As for the potential trade, even my mom, upstairs, knows that the Halladay decision is not being made by Ricciardi alone; J.P.'s not hiding in a closet at the Rogers Centre, making the deal on his cell phone. Assistant GMs Alex Anthopoulos and Tony LaCava are heavily involved, as is Paul Beeston, and ownership. To suggest that Ricciardi is making the decision all by his lonesome is, well, Toronto Sun reporting.
"A Ricciardi question: Has there ever been a more unpopular GM in Toronto history? And that's including Gerry McNamara and John Ferguson Jr."
A Simmons question: Has there ever been a more unpopular sports reporter in Toronto history? And that's including Howard Berger and Damien Cox.
"Used to think Scott Rolen was a real pro until he turned down a simple television request for an interview the other day. Hey Scott, this ain't St. Louis, pal. Part of the millions you make is to try to sell the product ..."
The fact that Simmons no longer likes Rolen makes me like the hulking third baseman even more. GBJOAT - Greatest Blue Jay of All Time.
"When Mark Buehrle threw his perfect game this week, he became the 17th White Sox pitcher to throw a no-hitter. That's 16 more than the Jays can boast."
When the Chicago White Sox won the World Series in 2005, it was their first title in 88 years, since 1917. That's one fewer than the Jays can boast. But, yeah, keep working on those no-hitters and perfect games, Jays pitchers. Just one? Pathetic.
Never. Reading. Simmons. Again.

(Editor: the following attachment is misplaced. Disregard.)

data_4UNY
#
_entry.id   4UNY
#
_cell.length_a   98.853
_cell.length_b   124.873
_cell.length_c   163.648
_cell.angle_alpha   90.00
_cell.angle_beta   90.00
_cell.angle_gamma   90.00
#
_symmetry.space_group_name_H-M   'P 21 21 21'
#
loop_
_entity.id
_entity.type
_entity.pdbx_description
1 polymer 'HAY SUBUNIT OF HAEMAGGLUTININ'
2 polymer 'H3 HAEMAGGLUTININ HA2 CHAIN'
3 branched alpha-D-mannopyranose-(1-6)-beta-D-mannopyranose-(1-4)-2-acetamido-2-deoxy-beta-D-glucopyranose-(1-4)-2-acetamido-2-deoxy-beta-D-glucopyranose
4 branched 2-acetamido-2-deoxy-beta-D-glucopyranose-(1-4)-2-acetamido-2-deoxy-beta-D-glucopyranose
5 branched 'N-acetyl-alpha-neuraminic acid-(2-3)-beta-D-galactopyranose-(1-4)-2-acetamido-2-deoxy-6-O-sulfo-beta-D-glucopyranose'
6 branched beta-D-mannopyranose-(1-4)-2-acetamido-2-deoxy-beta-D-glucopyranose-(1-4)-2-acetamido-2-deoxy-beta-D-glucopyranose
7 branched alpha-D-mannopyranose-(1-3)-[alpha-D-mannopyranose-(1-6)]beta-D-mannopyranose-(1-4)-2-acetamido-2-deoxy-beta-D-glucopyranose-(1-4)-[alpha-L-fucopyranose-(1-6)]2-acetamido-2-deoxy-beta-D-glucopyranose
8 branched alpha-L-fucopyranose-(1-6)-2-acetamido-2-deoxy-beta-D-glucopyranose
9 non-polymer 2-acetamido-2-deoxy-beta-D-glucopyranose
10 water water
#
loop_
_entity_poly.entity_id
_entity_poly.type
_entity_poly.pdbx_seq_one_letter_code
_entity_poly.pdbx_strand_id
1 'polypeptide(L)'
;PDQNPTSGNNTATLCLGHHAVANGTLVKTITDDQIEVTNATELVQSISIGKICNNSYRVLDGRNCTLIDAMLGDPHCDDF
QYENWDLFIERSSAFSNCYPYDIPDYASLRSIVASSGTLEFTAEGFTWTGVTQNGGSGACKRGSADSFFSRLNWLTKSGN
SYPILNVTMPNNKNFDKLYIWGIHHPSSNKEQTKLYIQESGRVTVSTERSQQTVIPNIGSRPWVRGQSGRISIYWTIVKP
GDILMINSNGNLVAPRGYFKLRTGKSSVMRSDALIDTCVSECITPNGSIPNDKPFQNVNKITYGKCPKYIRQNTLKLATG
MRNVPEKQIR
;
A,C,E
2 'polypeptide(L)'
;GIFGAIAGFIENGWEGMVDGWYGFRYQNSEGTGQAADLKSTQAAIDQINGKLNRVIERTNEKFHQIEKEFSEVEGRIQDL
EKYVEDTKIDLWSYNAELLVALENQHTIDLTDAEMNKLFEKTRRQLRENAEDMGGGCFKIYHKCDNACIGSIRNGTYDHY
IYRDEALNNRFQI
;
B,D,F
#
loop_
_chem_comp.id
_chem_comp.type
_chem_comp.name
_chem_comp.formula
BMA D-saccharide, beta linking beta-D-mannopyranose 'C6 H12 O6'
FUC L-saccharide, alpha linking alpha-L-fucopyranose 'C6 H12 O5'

July 26, 2009
Roy Halladay was brilliant, again, on Friday night. The more I picture him wearing Philadelphia red, or Dodger blue, the more angry I become as to why the Blue Jays are in their current predicament. I blame Rogers; not J.P. Ricciardi. I'm in too deep, defending J.P., for that to change. (Sorry, Joanna. Even though I'm not.)
Much like my favourite GM in the whole wide world, I'm done talking about the trading of the Doctor. If it happens, it happens. August 1, and the end of all this drama, cannot come soon enough.
If we have reached the end of the road, this one's for you, Doc ...
If you don't like Boyz II Men, stop lying to your damn self.
What's that? Yesterday's ballgame? Why the fuck would you want to talk about that? Look, it's simple. It was raining. It's now pouring. There's no other way to explain the blowage of a 9-1 lead, at home. (We're in the midst of a torrential downpour; even Toronto FC lost in dramatic, heartbreaking fashion.)
At times like these, always remember that it could be worse. We could be Baltimore Orioles fans.
I found it rather fitting that it was the Tampa Bay fucking DEVIL Rays who handed the Jays what had to be their toughest loss of 2009, all things considered. Those same DEVIL Rays everyone likes to bring up when shitting all over Ricciardi. Once again: the Rays are no model for success in the AL East; they've just been a helluva lot luckier than Toronto.
As for Scott Downs, he doesn't talk much to the media. So it was great to see him face the bright lights after yesterday's clusterfuck of a game and call his performance, and his team's, exactly what it was: "embarrassing." I don't know about you, but I've still got utmost faith in SnakeFace.
Sure, it was a brutal loss, but I'm more interested in seeing how the Blue Jays respond. Are they going to roll over and die, and allow Tampa the sweep? Or are they going to play with some fucking pride?
In the comments section of my last post, after Saturday's debacle, Bruno Von Rottweiler said: "...a lot of these players are soft, they are losers."
I don't believe that. Go Jays.
July 24, 2009